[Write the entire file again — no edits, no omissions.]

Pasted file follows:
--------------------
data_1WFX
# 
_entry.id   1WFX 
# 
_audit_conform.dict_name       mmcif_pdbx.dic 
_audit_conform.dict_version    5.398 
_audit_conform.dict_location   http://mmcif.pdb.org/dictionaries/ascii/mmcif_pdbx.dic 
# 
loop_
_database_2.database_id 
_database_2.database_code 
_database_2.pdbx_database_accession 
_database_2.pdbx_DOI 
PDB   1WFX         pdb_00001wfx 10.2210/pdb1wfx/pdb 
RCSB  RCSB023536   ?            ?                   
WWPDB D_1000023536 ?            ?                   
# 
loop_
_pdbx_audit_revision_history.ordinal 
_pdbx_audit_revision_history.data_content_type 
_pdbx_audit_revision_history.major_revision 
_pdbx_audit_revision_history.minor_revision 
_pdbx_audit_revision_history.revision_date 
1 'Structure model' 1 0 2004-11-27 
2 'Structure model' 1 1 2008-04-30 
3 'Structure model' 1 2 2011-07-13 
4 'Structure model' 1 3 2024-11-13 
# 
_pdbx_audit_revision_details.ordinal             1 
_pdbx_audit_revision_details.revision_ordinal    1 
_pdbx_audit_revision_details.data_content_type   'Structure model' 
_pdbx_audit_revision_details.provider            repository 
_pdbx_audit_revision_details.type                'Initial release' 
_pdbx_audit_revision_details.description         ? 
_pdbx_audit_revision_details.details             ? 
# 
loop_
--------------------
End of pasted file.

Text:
data_1WFX
# 
_entry.id   1WFX 
# 
_audit_conform.dict_name       mmcif_pdbx.dic 
_audit_conform.dict_version    5.398 
_audit_conform.dict_location   http://mmcif.pdb.org/dictionaries/ascii/mmcif_pdbx.dic 
# 
loop_
_database_2.database_id 
_database_2.database_code 
_database_2.pdbx_database_accession 
_database_2.pdbx_DOI 
PDB   1WFX         pdb_00001wfx 10.2210/pdb1wfx/pdb 
RCSB  RCSB023536   ?            ?                   
WWPDB D_1000023536 ?            ?                   
# 
loop_
_pdbx_audit_revision_history.ordinal 
_pdbx_audit_revision_history.data_content_type 
_pdbx_audit_revision_history.major_revision 
_pdbx_audit_revision_history.minor_revision 
_pdbx_audit_revision_history.revision_date 
1 'Structure model' 1 0 2004-11-27 
2 'Structure model' 1 1 2008-04-30 
3 'Structure model' 1 2 2011-07-13 
4 'Structure model' 1 3 2024-11-13 
# 
_pdbx_audit_revision_details.ordinal             1 
_pdbx_audit_revision_details.revision_ordinal    1 
_pdbx_audit_revision_details.data_content_type   'Structure model' 
_pdbx_audit_revision_details.provider            repository 
_pdbx_audit_revision_details.type                'Initial release' 
_pdbx_audit_revision_details.description         ? 
_pdbx_audit_revision_details.details             ? 
# 
loop_